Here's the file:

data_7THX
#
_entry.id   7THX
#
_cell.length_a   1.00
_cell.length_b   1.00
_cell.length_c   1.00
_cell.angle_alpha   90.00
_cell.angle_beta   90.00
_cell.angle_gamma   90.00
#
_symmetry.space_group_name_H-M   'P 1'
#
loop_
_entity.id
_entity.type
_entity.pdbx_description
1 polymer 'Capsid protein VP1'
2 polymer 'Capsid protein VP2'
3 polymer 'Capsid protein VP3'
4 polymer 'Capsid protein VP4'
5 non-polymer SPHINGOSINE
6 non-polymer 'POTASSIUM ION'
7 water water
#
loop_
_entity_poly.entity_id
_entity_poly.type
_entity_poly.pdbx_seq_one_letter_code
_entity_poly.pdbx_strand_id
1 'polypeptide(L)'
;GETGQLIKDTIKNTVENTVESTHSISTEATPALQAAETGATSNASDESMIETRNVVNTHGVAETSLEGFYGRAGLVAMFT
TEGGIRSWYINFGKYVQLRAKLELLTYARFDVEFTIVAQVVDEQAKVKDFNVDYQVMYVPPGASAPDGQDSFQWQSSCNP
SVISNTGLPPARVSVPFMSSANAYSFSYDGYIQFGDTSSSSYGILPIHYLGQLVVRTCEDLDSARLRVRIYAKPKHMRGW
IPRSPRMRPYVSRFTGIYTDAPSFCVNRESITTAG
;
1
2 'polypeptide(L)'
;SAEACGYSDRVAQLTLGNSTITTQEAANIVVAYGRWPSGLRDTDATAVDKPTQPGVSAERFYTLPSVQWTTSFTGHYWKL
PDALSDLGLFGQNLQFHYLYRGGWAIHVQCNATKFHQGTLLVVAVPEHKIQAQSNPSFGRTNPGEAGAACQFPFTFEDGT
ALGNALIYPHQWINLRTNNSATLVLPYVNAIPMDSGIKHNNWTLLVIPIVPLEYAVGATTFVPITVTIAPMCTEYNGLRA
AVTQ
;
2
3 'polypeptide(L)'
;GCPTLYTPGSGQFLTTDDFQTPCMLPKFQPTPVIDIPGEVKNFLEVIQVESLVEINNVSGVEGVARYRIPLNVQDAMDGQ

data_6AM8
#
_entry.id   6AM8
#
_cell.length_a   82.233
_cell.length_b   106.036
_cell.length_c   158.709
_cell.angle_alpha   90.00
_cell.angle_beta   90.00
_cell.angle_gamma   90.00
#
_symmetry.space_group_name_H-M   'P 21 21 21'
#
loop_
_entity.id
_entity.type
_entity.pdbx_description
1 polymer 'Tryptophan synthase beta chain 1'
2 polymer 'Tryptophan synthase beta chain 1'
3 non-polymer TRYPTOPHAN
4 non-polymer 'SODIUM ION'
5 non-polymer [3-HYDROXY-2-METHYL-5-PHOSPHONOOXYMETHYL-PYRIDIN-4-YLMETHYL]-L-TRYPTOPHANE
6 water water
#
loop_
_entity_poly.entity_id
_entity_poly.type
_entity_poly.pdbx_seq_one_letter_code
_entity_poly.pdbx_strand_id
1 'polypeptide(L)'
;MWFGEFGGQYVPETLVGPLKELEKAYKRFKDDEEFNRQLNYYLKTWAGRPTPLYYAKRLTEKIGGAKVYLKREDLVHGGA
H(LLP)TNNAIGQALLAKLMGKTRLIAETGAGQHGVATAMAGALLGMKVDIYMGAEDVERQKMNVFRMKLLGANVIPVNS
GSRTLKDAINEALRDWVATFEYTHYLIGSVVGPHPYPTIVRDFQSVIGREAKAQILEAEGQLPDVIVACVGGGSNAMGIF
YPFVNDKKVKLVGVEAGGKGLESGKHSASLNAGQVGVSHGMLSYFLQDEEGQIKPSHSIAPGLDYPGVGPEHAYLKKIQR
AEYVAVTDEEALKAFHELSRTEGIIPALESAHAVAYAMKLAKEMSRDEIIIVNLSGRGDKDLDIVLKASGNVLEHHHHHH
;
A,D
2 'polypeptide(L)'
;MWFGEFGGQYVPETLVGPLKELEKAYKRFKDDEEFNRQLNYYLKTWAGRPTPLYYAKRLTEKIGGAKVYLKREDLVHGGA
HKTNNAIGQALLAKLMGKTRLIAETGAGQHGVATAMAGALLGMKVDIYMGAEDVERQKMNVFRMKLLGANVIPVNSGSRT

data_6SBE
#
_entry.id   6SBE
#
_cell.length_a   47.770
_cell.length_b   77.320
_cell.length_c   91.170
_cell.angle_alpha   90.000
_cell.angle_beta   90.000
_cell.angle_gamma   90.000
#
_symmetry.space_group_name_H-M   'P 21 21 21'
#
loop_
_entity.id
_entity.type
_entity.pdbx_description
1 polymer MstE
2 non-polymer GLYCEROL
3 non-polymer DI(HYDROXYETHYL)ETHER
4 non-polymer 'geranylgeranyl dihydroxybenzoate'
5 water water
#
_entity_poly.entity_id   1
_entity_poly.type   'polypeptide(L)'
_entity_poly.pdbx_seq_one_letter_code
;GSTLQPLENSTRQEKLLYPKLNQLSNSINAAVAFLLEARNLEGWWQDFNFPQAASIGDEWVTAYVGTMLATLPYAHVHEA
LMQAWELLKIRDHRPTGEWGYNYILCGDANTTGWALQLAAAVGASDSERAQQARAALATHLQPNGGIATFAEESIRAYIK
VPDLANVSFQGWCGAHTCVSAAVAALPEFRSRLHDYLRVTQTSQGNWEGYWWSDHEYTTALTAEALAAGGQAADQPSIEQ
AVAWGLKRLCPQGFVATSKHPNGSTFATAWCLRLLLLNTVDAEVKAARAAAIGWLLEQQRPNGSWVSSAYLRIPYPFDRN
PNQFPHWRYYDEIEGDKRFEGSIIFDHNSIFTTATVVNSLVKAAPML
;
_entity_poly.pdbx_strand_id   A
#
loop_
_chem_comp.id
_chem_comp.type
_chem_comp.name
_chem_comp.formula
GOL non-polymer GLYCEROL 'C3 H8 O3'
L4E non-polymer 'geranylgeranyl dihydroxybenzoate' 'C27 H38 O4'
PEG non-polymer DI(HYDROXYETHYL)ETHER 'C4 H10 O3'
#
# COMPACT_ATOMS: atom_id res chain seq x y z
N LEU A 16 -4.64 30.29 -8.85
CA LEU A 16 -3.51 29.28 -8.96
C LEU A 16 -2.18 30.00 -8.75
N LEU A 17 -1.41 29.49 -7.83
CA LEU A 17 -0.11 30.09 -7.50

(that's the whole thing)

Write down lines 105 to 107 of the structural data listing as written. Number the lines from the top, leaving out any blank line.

2 non-polymer GLYCEROL
3 non-polymer DI(HYDROXYETHYL)ETHER
4 non-polymer 'geranylgeranyl dihydroxybenzoate'